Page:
Barcroft Henry Thomas Boake
Barcroft Henry Thomas Boake, surveyor, stockman, drover and poet, was born on 26 March 1866 at Waterview Bay, Balmain, New South Wales, eldest son of Barcroft Capel Boake (b. Dublin, 1838), professional photographer, and his wife Florence Eva, née Clarke (1846-1879). His parents had married on 7 March 1865; three of their nine children died in infancy. He was an active child, fond of sport, but showed early signs of depression, forerunner to that melancholia which was to oppress him for much of his life and ultimately to cause his death.
Young Barcroft’s childhood was spent in Sydney, and for two years in Noumea, where he spent time with a friend of the ... more »
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Barcroft Henry Thomas Boake Poems
A Song From A Sandhill
Drip, drip, drip! It tinkles on the fly— The pitiless outpouring of an overburdened sky:
A Valentine The Bree was up; the floods were out Around the hut of Culgo Jim: The hand of God had broke the drought
Adown the grass-grown paths we strayed, The evening cowslips ope’d Their yellow eyes to look at her, The love-sick lilies moped
A Bushman's Love
You say we bushmen cannot love— Our lives are too prosaic: hence We lose or lack that finer sense That raises some few men above
I've a kiss from a warmer lover Than maiden earth can be: She blew it up to the skies above her, And now it has come to me;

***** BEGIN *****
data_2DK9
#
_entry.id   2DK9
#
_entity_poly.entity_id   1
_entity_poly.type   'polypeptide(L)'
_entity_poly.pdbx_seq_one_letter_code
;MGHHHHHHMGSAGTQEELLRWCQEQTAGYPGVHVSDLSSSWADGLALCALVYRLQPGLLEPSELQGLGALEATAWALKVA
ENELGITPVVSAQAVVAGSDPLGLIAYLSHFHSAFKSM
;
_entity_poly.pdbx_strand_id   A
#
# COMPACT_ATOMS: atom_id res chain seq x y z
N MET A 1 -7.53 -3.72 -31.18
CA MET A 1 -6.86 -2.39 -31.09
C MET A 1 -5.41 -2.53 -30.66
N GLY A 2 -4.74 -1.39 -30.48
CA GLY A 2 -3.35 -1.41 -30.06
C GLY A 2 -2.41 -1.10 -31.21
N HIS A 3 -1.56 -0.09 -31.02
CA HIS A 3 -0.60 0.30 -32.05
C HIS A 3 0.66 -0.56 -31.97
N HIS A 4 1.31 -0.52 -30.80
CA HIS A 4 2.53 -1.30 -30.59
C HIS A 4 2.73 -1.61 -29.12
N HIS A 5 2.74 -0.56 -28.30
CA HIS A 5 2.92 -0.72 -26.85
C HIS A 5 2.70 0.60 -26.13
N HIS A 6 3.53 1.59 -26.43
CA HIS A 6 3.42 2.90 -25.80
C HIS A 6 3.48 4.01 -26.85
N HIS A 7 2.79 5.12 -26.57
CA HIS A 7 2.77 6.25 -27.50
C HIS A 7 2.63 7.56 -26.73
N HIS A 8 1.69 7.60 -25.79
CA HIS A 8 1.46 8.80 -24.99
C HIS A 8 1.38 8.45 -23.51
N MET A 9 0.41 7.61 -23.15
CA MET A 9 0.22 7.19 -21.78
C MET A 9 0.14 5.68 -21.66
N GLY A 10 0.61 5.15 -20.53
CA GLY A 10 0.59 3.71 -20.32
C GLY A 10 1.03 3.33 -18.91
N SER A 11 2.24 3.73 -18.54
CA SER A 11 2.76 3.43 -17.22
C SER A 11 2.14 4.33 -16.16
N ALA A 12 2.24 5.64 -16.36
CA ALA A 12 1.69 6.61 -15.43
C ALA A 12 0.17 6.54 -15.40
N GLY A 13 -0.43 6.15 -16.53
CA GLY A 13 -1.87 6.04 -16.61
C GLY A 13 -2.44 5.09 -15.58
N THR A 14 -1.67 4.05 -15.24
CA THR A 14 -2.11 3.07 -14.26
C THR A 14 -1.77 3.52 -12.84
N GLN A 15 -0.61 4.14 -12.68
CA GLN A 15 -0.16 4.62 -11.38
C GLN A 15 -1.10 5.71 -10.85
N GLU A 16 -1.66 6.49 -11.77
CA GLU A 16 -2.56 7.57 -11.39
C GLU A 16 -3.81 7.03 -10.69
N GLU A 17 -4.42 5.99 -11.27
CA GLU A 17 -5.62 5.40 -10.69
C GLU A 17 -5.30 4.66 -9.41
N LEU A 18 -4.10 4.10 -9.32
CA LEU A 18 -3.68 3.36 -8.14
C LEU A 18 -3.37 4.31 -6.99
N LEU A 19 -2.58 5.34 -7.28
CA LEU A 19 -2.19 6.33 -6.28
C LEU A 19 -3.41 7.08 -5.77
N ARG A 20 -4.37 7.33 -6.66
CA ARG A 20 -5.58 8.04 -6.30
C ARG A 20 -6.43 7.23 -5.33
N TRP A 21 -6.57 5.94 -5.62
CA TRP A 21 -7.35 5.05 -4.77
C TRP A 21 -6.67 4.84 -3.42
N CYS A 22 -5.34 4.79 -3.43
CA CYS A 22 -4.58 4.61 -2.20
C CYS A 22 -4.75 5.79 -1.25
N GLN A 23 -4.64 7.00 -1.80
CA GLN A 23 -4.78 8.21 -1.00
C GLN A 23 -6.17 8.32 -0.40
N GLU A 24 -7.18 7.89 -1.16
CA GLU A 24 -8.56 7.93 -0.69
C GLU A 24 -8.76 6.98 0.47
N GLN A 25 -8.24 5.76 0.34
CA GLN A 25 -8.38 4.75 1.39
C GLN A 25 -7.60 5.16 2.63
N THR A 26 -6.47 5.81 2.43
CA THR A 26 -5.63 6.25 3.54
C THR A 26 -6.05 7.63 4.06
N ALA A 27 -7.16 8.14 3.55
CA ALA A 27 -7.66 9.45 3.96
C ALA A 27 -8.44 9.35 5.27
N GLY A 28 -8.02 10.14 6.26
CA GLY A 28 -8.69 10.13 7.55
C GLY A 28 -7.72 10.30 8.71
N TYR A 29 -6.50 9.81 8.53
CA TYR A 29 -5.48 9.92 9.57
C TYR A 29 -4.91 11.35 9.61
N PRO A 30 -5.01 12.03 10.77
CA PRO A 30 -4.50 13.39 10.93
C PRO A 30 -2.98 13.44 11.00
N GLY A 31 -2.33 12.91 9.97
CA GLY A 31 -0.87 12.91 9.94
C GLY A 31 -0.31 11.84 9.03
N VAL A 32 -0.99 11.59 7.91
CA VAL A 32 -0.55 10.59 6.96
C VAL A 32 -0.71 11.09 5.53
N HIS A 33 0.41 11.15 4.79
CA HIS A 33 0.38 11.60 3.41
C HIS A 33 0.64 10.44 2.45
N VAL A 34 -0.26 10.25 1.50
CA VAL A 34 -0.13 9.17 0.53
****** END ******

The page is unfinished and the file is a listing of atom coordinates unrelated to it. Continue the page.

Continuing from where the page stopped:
How Babs Malone cut Down the Field
Now the squatters and the “cockies,” Shearers, trainers and their jockeys Had gathered them together for a meeting on the flat;
Down the River
Hark, the sound of it drawing nearer, Clink of hobble and brazen bell; Mark the passage of stalwart shearer, Bidding Monaro soil farewell.
The fight was over, and the battle won A soldier, who beneath his chieftain’s eye Had done a might deed and done it well, And done it as the world will have it done—
Will she spring with a blush from the arms of Dawn, When the sleepy songsters prune Their dewy vestments on bush and thorn,
Where the Dead Men Lie
Out on the wastes of the Never Never - That's where the dead men lie! There where the heat-waves dance forever - That's where the dead men lie!
Kitty McCrae - A Galloping Rhyme
The Western sun, ere he sought his lair, Skimm’d the treetops, and glancing thence, Rested awhile on the curling hair Of Kitty McCrae, by the boundary fence;
A sweat-dripping horse and a half-naked myall, And a message: ‘Come out to the back of the run— Be out at the stake-yards by rising of sun!
From The Far West
'Tis a song of the Never Never land— Set to the tune of a scorching gale On the sandhills red,
Brookong station lay half-asleep Dozed in the waning western glare ('Twas before the run had stocked with sheep And only cattle depastured there)
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A Song From A Sandhill
Drip, drip, drip! It tinkles on the fly—
The pitiless outpouring of an overburdened sky:
Each drooping frond of pine has got a jewel at its tip—
First a twinkle, then a sprinkle, and a drip, drip, drip.
Drip, drip, drip! They must be shearing up on high.
Can't you see the snowy fleeces that are rolling, rolling by?
How many bales, I wonder, are they branding to the clip?
P'r'aps the Boss is keeping tally with this drip, drip, drip.
Drip, drip, drip! while the sodden branches sigh:
The jovial jackass dare not laugh for fear that he should cry: